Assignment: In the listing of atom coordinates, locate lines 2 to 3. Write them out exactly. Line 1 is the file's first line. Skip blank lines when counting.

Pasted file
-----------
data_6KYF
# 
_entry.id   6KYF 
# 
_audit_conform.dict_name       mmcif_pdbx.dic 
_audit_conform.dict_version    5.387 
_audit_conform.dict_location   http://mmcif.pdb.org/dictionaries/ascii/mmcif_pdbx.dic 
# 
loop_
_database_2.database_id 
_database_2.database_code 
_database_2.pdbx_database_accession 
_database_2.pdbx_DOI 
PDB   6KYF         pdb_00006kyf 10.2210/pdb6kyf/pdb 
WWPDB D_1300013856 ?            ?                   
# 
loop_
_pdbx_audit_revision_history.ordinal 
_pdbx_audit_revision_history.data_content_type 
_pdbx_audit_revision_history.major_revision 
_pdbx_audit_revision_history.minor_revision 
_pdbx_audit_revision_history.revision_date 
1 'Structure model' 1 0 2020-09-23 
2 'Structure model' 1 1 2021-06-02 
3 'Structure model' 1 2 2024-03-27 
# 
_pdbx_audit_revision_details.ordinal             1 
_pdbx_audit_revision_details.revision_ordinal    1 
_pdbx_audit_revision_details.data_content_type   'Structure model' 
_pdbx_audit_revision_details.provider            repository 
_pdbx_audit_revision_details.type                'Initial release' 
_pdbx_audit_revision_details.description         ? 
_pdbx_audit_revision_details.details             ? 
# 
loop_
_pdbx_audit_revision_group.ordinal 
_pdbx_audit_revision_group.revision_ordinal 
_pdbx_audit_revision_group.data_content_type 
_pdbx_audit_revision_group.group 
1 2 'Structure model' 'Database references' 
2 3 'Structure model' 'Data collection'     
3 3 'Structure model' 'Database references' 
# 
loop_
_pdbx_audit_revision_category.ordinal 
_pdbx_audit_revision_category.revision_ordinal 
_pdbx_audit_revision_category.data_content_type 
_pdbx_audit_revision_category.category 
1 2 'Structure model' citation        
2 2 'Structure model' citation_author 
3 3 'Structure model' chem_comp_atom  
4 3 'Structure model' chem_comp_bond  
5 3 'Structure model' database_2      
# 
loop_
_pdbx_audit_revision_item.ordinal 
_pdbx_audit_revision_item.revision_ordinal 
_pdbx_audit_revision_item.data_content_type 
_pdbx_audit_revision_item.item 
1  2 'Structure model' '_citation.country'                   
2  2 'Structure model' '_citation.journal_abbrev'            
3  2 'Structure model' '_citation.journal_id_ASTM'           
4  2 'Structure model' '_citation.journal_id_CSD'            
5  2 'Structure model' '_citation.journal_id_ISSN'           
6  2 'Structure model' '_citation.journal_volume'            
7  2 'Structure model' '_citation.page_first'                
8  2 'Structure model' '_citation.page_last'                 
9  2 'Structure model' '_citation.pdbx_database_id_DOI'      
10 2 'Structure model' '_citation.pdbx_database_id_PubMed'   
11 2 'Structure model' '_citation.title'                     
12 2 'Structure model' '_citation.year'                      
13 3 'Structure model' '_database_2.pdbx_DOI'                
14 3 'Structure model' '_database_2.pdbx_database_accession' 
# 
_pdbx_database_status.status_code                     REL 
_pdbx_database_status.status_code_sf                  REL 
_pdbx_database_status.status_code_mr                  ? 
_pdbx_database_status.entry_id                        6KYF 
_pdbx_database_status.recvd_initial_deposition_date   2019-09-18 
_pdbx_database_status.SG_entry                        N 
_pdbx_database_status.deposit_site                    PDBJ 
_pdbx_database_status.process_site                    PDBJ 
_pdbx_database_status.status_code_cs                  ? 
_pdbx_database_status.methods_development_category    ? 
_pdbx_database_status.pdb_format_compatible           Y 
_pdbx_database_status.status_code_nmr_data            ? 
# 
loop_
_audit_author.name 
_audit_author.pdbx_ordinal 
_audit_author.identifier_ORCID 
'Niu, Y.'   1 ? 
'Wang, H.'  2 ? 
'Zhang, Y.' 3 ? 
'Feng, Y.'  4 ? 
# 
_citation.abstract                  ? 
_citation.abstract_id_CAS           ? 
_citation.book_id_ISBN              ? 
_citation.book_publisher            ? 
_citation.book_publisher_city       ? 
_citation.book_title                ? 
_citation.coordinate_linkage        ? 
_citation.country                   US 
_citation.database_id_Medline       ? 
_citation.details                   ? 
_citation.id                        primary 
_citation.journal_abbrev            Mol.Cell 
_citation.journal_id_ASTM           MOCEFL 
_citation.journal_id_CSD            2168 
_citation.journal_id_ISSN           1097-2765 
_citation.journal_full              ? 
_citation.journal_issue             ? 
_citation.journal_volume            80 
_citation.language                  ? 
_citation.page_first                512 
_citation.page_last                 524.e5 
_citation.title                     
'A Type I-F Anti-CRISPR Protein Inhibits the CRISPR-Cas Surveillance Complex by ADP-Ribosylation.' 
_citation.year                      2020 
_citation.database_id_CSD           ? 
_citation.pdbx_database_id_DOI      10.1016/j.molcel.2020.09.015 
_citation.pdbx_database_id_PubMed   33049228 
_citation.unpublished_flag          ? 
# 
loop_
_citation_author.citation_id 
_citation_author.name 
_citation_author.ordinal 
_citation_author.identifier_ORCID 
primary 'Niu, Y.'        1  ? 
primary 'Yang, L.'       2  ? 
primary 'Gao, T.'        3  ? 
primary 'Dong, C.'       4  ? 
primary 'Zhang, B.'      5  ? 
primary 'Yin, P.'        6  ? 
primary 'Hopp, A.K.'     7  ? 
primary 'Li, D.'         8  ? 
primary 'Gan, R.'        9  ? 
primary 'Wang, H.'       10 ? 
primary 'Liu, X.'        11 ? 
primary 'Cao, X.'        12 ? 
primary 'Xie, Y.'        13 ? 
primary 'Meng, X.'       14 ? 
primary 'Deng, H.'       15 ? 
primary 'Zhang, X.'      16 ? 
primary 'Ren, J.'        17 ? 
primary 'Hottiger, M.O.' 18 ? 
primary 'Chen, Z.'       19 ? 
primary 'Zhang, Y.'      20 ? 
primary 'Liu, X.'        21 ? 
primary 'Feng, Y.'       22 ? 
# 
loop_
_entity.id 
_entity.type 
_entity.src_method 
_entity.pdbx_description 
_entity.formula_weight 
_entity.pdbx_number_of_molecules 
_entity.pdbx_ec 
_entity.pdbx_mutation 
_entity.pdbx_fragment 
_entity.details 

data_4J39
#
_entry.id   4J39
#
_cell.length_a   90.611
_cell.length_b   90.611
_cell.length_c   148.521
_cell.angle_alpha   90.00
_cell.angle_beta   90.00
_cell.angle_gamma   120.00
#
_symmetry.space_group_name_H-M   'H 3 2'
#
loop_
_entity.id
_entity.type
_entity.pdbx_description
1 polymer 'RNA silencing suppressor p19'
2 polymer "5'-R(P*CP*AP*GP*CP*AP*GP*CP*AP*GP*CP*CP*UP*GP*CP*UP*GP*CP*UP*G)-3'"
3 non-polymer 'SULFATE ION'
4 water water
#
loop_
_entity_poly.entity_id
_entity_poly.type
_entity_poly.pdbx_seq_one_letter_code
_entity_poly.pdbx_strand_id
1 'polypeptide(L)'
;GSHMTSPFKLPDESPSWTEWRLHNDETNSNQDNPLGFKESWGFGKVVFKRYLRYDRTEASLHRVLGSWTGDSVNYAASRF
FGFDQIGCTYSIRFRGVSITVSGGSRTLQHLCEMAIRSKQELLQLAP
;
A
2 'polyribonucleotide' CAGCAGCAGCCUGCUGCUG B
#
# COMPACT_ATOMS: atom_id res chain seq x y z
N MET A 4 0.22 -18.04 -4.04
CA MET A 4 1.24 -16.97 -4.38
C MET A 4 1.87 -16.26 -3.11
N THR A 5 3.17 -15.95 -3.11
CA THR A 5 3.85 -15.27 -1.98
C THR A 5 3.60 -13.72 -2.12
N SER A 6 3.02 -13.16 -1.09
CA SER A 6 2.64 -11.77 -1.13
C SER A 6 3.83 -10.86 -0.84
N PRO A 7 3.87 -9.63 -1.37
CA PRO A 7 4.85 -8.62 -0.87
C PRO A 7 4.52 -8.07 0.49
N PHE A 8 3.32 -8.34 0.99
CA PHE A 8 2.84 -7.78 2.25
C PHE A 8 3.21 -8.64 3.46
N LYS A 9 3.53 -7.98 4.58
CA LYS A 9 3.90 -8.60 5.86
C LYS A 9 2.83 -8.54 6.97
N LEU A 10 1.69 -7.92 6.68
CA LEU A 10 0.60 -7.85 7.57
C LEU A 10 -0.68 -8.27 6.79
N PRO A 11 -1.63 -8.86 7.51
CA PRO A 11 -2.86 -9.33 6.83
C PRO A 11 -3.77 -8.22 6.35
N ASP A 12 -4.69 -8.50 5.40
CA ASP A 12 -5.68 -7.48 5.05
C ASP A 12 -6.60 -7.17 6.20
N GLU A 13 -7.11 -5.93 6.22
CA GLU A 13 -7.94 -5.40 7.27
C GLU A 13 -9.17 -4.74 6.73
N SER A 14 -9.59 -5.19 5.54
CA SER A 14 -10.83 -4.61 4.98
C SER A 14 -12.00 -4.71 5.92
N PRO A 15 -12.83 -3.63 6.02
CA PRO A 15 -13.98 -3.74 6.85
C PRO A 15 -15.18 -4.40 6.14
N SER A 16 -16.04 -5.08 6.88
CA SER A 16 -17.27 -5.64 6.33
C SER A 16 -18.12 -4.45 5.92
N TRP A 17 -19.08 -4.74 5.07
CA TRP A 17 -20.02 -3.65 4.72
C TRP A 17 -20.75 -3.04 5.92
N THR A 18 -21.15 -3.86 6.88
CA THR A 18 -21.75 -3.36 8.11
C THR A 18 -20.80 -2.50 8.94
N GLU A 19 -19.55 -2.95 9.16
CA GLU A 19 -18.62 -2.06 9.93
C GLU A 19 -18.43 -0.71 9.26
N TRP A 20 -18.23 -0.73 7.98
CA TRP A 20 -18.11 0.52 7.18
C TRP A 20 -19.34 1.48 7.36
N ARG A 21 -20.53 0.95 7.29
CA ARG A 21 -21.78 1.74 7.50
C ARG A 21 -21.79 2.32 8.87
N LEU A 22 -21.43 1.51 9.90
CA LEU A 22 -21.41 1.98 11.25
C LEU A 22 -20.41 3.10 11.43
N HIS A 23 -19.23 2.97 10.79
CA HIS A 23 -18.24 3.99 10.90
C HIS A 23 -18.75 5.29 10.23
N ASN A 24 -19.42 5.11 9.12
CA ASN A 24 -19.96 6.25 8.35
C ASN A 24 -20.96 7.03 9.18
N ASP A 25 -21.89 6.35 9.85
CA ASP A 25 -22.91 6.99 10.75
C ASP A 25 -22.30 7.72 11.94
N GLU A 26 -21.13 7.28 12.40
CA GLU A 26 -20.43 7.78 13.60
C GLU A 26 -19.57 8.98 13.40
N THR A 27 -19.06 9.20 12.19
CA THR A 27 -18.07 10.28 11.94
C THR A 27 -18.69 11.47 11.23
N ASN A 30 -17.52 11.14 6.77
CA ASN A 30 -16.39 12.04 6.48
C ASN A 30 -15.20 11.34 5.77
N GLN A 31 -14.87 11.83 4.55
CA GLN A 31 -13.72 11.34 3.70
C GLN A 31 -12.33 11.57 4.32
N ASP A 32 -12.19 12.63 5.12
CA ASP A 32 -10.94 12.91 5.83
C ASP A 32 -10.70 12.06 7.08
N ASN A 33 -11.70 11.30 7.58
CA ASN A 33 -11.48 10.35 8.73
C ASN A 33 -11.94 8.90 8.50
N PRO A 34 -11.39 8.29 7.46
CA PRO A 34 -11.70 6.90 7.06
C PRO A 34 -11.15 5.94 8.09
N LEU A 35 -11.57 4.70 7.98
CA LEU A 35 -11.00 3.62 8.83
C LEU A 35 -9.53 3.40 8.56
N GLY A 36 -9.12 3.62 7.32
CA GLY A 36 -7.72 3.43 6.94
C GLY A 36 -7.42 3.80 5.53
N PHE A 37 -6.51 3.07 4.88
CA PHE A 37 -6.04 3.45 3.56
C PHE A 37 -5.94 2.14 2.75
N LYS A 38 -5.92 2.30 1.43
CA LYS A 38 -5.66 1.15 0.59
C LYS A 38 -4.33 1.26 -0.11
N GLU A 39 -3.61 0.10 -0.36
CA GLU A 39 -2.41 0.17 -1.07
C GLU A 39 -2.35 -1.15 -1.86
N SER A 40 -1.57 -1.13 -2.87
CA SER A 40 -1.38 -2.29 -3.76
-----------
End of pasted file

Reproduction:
# 
_entry.id   6KYF 